Becky Tolbert, whose father was the Department Head of Agricultural Engineering, said that being an engineer just made sense for her. The scholarship she supports, the Robert H. Brown scholarship, honors her father, who dreamed that UGA would, one day, have a College of Engineering with multiple degree choices.
Why did I choose UGA?
Growing up near Athens, the University of Georgia was an awe-inspiring place. My father, Robert H Brown, was the Department Head of Agricultural Engineering at UGA when I was making a college choice. He advised me that a young woman with good math and science aptitude and grades should consider the challenges and advantages of an engineering career. (He said you would always be able to find a job.) In fact, he was the full-time engineering educator, so our dinner discussions were often engineering topics related to agriculture, electricity, food and water subjects. I was also his assistant for house and tractor repairs. Honestly, my 4-H projects were related to water and electricity, so it all made sense.
“It was a dream of my fathers to see UGA have a College of Engineering with multiple engineering degree choices.”
Fondest memories of UGA?
My fondest memories are of my college season of life, and participating in the whole UGA experience. I remember the engineering break room where my classmates studied and completed projects together. My days were filled also filled with sorority, Mortar Board, clubs, church commitments, and sports. I met my husband, Fred, of 36 years at UGA. My senior year was 1980 when the Georgia Bulldogs won the National College Football Championship.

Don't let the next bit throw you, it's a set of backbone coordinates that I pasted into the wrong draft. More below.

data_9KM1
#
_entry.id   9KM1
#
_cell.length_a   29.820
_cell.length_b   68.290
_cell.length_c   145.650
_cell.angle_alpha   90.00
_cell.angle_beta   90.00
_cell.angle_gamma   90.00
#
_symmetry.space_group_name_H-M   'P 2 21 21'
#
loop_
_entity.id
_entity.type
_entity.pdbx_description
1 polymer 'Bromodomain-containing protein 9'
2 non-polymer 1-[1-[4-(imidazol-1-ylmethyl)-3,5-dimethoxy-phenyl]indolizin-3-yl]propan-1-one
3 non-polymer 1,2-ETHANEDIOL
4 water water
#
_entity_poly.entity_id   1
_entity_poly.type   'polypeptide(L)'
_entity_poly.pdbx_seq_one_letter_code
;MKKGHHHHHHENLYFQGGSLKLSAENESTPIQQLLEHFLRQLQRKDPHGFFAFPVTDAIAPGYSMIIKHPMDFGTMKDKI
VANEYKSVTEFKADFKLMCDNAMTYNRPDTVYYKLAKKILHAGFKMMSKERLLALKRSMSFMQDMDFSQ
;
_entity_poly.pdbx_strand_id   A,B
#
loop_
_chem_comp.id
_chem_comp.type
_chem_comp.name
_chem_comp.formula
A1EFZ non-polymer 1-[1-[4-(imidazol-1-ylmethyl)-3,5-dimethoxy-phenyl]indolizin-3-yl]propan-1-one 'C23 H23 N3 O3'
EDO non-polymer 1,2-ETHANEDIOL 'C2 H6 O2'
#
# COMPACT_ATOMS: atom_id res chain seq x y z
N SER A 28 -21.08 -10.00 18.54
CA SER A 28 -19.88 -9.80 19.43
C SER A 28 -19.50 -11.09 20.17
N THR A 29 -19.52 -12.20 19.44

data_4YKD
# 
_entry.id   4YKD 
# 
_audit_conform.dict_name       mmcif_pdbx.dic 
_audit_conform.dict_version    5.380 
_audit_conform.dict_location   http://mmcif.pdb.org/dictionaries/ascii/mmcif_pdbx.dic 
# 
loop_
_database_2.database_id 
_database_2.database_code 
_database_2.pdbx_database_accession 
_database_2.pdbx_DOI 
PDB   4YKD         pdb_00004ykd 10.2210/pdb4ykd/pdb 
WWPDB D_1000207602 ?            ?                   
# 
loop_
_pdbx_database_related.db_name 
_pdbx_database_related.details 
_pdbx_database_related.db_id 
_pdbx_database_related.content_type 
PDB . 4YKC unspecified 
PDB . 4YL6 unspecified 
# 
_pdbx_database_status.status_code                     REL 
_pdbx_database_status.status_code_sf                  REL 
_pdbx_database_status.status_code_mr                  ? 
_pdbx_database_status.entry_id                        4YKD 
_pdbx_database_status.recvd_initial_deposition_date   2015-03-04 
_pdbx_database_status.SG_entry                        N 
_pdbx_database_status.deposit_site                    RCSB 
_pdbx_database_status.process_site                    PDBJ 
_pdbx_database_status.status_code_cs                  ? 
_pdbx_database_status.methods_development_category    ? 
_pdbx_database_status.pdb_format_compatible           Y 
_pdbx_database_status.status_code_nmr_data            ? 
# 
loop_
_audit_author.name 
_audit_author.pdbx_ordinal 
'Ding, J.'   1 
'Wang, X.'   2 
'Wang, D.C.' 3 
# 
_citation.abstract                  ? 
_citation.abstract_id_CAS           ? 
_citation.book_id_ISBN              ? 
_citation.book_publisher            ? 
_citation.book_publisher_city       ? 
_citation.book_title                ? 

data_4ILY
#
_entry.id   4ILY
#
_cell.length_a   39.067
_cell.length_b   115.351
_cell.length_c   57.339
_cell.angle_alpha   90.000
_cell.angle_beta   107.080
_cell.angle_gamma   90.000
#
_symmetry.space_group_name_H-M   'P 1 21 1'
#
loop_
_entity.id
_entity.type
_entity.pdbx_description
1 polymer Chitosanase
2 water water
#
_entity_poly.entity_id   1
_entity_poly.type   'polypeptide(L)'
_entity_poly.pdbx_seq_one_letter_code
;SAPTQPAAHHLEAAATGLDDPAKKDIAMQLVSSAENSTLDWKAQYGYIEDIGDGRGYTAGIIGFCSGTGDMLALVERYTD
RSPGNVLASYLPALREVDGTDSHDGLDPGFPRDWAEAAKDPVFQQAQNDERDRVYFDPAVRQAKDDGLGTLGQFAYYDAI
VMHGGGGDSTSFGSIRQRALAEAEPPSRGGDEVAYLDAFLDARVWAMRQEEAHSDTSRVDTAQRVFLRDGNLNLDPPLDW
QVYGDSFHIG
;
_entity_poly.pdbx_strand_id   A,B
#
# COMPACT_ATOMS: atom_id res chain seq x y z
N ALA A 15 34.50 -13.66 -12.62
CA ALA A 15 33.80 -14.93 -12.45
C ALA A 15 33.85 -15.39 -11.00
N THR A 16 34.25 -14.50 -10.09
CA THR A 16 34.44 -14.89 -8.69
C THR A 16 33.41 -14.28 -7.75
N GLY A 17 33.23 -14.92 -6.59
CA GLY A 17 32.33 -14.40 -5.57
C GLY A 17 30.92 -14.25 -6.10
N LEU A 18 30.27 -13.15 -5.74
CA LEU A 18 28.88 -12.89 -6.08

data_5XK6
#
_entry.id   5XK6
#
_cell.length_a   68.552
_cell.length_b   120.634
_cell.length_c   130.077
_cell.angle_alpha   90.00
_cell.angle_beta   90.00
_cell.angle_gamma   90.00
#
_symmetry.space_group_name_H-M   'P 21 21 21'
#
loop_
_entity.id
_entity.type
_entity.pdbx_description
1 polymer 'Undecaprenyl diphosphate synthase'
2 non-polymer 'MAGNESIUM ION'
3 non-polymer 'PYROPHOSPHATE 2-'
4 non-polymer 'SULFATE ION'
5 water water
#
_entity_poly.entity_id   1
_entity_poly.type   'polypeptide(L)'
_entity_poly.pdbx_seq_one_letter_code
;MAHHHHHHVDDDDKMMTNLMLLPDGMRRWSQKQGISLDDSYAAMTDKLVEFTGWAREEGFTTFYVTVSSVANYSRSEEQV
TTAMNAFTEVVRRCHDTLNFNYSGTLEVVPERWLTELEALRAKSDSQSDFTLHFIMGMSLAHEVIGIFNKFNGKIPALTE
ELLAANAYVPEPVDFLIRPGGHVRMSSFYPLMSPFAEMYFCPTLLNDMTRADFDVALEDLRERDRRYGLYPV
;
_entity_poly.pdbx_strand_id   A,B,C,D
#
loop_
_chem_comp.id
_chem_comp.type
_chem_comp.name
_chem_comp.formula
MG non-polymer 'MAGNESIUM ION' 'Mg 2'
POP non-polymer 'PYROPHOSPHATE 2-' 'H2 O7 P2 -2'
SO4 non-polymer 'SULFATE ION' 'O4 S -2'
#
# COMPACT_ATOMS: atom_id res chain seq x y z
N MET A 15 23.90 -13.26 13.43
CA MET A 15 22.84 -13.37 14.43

How was your time at UGA a life-changing experience for you?
College is not only one of the best seasons of my life, but set the course for a rewarding professional and personal life. The confidence and knowledge gained in my BSAE degree led to a great business career in sales and marketing at my BSAE degree led to a great business career in sales and marketing at Westinghouse Electric Corporation. The friendships and relationships developed at UGA are still strong today.
History and motivation for scholarship?
My father passed away unexpectantly at the age of 75. The natural response was for his colleagues, students, family, and friends to honor his legacy by starting a scholarship in his memory. His life was devoted to training and leading others to pursue engineering careers. He is honored by passing it forward to the next generations.
Why is giving important?
My family has many UGA alumni and engineering graduates. We can think of no better way to honor my father and his career service to UGA than by seeing that this scholarship continues. It was a dream of my fathers to see UGA have a College of Engineering with multiple engineering degree choices. My family appreciates the opportunity to support future engineers in gaining an engineering education at our outstanding university.